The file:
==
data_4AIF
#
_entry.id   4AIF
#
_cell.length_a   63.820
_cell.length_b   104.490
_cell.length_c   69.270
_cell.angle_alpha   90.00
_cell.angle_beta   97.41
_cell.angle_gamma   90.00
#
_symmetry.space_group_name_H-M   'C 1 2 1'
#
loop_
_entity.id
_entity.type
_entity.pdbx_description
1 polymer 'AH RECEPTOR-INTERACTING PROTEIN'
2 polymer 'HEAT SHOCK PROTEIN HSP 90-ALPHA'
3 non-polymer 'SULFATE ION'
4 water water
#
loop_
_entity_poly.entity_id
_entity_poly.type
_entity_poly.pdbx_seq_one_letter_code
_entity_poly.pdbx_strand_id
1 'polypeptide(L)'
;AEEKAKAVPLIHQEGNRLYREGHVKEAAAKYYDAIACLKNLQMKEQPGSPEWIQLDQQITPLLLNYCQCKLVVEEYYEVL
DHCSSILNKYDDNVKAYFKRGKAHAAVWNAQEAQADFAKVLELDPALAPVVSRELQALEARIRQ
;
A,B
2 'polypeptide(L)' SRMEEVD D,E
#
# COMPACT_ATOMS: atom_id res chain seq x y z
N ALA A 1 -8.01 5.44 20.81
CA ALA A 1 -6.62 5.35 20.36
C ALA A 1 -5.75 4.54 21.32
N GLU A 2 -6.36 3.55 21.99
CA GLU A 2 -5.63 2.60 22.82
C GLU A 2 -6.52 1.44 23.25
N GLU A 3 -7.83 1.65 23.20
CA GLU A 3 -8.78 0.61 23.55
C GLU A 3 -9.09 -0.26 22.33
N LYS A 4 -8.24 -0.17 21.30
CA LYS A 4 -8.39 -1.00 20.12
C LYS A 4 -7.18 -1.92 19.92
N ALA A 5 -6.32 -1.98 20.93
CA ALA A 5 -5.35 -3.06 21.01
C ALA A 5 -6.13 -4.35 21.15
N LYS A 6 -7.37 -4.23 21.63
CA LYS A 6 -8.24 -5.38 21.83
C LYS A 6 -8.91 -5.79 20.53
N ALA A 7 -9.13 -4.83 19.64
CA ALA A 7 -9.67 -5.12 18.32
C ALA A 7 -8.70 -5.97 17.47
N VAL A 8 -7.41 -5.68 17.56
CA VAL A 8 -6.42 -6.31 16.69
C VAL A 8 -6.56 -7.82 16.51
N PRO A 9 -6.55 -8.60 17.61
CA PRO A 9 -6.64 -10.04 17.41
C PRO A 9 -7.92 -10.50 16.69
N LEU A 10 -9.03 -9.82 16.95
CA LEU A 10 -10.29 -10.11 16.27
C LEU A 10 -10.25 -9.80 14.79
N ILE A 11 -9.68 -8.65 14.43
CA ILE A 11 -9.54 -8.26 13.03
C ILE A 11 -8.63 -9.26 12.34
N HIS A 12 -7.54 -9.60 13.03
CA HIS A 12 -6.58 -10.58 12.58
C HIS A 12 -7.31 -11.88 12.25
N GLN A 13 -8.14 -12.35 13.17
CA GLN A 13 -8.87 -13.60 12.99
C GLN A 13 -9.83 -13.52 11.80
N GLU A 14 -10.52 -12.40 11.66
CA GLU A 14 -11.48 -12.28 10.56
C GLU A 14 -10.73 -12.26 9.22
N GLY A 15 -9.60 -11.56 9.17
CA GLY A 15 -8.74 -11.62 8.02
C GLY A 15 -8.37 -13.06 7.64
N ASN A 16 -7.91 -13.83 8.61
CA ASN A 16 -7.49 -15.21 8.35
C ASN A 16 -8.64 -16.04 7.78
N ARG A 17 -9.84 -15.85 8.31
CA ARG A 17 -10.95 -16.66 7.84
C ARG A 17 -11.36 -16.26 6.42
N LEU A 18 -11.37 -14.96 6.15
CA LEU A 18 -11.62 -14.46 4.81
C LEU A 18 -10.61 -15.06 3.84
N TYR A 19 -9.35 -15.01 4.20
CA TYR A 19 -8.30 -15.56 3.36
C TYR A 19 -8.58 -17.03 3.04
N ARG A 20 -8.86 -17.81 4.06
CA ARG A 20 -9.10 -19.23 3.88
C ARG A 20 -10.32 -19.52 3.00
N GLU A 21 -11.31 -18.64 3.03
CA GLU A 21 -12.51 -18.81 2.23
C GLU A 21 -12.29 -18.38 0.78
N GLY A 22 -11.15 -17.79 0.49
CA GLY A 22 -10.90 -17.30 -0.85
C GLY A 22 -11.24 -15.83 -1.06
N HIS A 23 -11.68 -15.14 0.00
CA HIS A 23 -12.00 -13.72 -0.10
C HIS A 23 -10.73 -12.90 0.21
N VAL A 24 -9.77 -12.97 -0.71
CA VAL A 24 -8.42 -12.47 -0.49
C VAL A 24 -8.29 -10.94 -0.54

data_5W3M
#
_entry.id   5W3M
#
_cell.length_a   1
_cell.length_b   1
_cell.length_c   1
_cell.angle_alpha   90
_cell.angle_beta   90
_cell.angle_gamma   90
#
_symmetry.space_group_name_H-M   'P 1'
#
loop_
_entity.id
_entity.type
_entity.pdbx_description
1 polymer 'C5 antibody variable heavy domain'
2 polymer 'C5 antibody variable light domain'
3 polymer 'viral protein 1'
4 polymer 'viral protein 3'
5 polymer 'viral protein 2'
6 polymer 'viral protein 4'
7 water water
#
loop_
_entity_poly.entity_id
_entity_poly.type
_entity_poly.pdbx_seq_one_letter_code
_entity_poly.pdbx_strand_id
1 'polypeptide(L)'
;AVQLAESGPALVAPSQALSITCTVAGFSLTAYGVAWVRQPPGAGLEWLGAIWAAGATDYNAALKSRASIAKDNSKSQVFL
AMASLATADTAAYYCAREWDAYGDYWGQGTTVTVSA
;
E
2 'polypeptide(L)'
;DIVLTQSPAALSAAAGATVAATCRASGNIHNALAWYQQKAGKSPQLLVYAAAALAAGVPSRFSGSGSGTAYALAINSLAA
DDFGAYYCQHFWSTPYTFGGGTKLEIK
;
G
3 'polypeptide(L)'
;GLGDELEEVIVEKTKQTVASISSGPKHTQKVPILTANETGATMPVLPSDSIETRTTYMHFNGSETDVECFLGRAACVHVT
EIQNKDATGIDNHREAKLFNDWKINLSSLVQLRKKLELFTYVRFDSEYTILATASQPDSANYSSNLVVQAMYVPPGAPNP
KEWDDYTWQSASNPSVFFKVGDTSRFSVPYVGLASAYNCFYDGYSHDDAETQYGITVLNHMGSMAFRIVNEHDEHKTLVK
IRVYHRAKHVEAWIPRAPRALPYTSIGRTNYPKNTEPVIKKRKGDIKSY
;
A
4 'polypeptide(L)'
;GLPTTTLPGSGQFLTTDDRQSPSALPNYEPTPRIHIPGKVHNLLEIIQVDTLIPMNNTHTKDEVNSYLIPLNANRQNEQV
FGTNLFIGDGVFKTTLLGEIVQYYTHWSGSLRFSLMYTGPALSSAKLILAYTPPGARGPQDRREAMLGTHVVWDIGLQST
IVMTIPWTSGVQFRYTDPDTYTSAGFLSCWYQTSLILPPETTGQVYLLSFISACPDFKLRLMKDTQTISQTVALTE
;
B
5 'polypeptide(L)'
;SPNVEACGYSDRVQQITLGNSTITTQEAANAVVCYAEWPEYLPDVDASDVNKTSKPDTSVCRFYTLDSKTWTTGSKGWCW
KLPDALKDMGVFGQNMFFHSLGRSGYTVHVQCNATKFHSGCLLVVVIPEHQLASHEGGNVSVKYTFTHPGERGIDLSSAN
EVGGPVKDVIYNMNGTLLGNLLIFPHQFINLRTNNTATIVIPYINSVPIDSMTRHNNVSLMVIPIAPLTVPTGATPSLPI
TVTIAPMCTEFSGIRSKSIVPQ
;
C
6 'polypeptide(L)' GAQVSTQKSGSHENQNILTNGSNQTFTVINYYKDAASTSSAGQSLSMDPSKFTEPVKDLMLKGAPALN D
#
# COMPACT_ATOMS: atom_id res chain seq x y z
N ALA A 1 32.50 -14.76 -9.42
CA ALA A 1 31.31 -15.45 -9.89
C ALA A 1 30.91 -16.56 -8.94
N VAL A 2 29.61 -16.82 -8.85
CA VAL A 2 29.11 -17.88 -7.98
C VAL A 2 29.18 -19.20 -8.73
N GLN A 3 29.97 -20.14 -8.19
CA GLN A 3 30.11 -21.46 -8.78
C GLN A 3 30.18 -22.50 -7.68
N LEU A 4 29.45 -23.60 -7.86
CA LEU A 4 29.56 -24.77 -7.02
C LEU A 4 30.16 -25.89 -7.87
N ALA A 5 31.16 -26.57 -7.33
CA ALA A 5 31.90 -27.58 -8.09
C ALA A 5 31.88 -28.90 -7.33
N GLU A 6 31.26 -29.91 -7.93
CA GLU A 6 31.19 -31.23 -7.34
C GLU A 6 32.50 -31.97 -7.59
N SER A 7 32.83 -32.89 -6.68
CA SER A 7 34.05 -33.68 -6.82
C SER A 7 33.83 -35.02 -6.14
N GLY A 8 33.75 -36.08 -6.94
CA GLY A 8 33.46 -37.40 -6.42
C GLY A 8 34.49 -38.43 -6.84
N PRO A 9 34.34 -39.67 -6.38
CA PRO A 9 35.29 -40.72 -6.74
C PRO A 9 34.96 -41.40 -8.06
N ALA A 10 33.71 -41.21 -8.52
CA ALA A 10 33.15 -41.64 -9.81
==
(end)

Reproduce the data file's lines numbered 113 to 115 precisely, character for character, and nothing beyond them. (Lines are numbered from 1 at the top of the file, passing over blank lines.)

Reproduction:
_cell.length_b   1
_cell.length_c   1
_cell.angle_alpha   90